Ignore the pun in the title. Time Festival returned this year to Fort York, and brought along with it a lineup that was eclectic, diverse and extraordinary. But don’t be fooled; just because this festival chose not to stick with one broad style of music, it doesn’t mean that it certainly didn’t perform and deliver. With thousands of fans gathered to the grounds located just near the heart of the city, and conveniently placed right below the Gardiner highway, fans enjoyed a green and luscious view of the city put against the backdrop of cars zooming by and towering condos against the clear blue sky. Sprinkle a little bit of great weather and higher temperatures, and we had a nice summer venue and event lined up right against us.
Walking in to Time Festival, we kept a clear mind. We were ready for whatever was on stage and we were ready to embrace every artist that took the spotlight for the day. Most artists that took the stage that day had previously been to Toronto, either indoors or outdoors, or in winter or summer. That being said, the audience had already given a taste of what they’d experience from their favourite artists and the surprises would be kept to a minimum. Or so we thought. Despite being frequent performers in this beautiful city in the north, every artist that walked up to the stage delivered a performance that was headline-worthy; regardless of crowd size or set time. But neither of the former two factors had anything to do with the essence of this festival; every artist had a packed crowd from the front-rows to the nosebleeds.
No matter what your iPod contained currently, Time Festival brought every kind of genre to every listener. We walked in during Ryan Hemsworth’s electronic set that was beautiful shaped with experimental sounds and even featured artists on top putting in their vocals. And just like a switch, the music switched from electronic to improvised free-flowing rap performance by Freddie Gibbs that was inspiring to the current fans, and educational to bystanders. Keeping his set loose and free, Gibbs switched back and forth between studio songs and improvised rap verses that built and twisted its way into the status quo. Fans were all around trying to get a piece of him and you could see the expectation of every fan being fulfilled to the fullest in the content expressions on their face.
What can Time bring next to the table? Sifting from Electronic Music to Rap, the next artist on stage introduced a new genre for the day to the crowd, improvised jazz. BADBADNOTGOOD, a Toronto local trio brought their A-game to the stage, paying homage and doing covers of artists of the likes of Flying Lotus, Thundercat and other maestros of music; scores that require heavy amount of talent and organization. BADBADNOTGOOD ensured that they always kept the energy levels high and got the crowd involved by asking them to keep rhythm by the process of clapping their hands, effectively being a crowd metronome.
And there’s no better band than BADBADNOTGOOD to segue the crowd into the musical journey of Ariel Pink. Ariel Pink, a controversial artist known for his extraordinary performing styles and music took the stage with his band, and delivered a performance that was left to be interpreted by the audience as they’d like. Some thoroughly enjoyed it, some didn’t move; but yet the crowds still lasted and stood place as they anticipated the next two performances that awaited the night.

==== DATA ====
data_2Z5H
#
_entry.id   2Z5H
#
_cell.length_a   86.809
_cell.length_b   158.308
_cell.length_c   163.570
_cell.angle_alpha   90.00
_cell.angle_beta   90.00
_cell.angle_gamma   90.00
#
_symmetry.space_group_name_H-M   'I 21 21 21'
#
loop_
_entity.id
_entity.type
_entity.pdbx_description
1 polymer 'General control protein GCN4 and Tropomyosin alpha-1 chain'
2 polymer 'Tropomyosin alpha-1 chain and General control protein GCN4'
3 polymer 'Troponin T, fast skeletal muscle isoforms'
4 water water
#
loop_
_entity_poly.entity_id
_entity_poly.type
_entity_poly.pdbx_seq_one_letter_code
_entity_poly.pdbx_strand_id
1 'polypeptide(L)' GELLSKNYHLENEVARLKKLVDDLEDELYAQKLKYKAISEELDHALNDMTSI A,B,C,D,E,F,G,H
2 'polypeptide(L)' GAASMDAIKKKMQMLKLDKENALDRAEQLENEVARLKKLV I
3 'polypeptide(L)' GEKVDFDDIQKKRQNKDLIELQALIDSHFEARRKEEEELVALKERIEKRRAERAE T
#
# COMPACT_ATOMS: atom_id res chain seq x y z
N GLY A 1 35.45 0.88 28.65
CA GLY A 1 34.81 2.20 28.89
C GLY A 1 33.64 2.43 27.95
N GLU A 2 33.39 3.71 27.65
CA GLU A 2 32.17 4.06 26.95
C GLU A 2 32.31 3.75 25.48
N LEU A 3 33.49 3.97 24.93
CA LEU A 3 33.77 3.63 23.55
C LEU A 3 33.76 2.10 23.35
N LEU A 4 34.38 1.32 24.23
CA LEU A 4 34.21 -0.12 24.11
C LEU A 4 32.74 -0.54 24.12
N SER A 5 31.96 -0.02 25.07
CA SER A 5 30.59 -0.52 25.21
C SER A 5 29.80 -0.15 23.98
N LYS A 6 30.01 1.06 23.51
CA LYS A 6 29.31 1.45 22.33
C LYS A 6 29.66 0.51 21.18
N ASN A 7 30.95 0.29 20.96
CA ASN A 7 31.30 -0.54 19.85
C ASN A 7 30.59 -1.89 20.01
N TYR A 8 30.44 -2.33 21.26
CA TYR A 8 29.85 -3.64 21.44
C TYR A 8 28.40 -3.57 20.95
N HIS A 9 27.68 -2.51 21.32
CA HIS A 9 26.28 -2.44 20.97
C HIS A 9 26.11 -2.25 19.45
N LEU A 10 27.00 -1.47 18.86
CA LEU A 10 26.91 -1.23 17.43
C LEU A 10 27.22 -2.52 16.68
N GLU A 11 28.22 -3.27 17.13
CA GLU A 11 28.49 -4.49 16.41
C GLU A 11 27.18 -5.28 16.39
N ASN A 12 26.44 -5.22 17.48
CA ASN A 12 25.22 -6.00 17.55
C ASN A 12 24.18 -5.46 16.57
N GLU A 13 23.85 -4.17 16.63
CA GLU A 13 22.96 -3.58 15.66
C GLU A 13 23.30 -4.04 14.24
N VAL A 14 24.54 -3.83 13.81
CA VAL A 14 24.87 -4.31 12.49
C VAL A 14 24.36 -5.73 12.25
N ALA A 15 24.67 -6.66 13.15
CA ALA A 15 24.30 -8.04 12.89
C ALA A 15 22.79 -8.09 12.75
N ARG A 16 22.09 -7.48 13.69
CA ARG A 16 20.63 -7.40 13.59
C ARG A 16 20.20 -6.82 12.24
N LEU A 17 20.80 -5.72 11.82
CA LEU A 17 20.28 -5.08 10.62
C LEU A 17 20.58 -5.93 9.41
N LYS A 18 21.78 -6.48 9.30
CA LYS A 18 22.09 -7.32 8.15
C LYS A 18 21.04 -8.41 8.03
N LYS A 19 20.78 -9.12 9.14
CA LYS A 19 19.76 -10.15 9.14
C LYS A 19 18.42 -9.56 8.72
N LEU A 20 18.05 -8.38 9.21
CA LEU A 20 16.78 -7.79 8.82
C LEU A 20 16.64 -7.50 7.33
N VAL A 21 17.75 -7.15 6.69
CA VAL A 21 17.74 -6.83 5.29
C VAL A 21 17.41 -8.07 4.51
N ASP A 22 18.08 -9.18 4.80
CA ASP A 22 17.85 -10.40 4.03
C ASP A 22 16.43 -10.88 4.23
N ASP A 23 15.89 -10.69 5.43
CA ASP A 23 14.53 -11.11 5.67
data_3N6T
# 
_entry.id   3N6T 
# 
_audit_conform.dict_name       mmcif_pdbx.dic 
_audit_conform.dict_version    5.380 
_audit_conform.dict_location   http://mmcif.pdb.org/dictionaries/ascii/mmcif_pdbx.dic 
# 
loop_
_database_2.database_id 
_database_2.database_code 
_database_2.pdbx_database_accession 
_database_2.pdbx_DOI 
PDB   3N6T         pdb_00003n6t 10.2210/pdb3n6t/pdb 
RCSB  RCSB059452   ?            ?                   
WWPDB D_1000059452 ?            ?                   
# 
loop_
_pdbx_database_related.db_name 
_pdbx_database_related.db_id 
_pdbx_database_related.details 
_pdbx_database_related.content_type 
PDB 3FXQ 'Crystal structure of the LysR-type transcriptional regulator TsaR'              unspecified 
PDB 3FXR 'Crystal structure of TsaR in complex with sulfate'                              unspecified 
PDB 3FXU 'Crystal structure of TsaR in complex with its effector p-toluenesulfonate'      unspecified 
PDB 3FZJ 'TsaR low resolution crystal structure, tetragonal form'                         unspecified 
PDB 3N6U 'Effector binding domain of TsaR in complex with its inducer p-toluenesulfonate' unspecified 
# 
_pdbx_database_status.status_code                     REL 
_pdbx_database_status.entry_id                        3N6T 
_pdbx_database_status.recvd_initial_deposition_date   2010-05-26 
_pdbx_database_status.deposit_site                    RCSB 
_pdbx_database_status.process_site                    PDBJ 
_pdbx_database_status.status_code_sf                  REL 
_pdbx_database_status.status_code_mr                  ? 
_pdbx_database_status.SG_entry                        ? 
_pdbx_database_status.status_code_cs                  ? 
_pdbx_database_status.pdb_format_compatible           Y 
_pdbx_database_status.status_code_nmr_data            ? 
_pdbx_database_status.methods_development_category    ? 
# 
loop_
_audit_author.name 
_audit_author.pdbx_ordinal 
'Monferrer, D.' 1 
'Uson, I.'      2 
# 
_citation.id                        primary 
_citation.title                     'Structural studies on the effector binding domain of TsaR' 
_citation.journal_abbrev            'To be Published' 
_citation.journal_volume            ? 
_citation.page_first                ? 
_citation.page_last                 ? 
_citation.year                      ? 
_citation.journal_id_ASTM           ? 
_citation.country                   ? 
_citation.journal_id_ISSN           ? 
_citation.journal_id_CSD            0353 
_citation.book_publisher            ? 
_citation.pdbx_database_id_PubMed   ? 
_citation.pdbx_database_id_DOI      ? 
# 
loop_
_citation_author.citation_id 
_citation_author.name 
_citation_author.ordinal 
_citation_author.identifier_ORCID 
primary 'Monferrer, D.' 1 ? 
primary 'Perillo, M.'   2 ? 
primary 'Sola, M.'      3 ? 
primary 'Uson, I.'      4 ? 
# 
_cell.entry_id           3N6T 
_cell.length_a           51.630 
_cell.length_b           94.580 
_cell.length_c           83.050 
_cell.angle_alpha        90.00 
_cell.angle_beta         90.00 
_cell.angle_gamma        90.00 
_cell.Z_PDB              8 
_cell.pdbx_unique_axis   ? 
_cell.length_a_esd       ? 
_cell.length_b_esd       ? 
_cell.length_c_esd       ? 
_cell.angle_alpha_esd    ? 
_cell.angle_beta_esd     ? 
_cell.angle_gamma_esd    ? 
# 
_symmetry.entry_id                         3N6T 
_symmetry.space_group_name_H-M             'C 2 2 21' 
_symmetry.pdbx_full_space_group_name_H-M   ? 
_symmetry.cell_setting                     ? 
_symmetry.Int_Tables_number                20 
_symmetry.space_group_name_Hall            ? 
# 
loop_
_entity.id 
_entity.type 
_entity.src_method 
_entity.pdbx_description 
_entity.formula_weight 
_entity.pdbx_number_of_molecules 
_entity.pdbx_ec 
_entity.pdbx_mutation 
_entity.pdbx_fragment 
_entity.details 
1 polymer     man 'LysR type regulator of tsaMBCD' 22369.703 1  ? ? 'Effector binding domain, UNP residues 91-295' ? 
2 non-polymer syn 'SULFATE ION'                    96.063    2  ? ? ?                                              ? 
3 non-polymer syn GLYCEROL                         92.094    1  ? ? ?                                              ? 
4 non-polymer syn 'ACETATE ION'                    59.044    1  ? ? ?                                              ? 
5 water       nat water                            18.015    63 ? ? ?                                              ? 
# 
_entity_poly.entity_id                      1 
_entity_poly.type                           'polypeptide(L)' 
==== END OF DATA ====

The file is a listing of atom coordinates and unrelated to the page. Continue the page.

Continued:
As Ariel Pink wrapped up his performance, the crowd started to chant and cheer to speed up the process of getting Mac DeMarco and his band to start performing. As the sound check was done and Mac took the mic, the crowd euphorically cheered on and gave Mac a heartfelt welcome to Toronto. Mac DeMarco, a self proclaimed ‘Jizz/Jazz’ artist, played some of his hits that his fans knew and love, and even took a different approach and played a few cover songs, including but not limited to, The Beatles. The crowd gleefully sang their hearts out and Mac DeMarco, along with his bandmates, would often include words of ‘wisdom’ as we may, in between their tracks, along with light-hearted humour. A psychedelic performance that won’t be forgotten easily, Mac DeMarco left fans with a lasting impression, eager for more.
But the departure of Mac DeMarco didn’t bring about bouts of sadness, as fans rushed towards the stage like light to flies as they awaited the final headlining act, Die Antwoord. The often controversial duo from Cape Town, South Africa delivered an exceptional performance that was appreciated by fans and newcomers both alike. A very high energy performance accompanied by their DJ and various dancers, Die Antwoord often engaged the crowd and played all their charted hits, which was accompanied by the audience singing along. The crowd also caught Ninja crowd-surfing, where he ‘jokingly’ commented that fans were grabbing his penis as he did so. Like metalheads at a metal concert, Die Antwoord fans were packed with energy, jumping around and moving about like they had been giving new life and energy delivered through the 30-feet tall speakers, spewing out beats and melodies every second.
Alas, the night had to come to an end and the journey of musical discovery we went through had finally ceased. That being said, we definitely found the experience mind-opening and enjoyed the various genres, acts, and performances we were exposed to. If you missed Time Festival this year, we strongly recommend you catch the next one, if it returns next year to Toronto.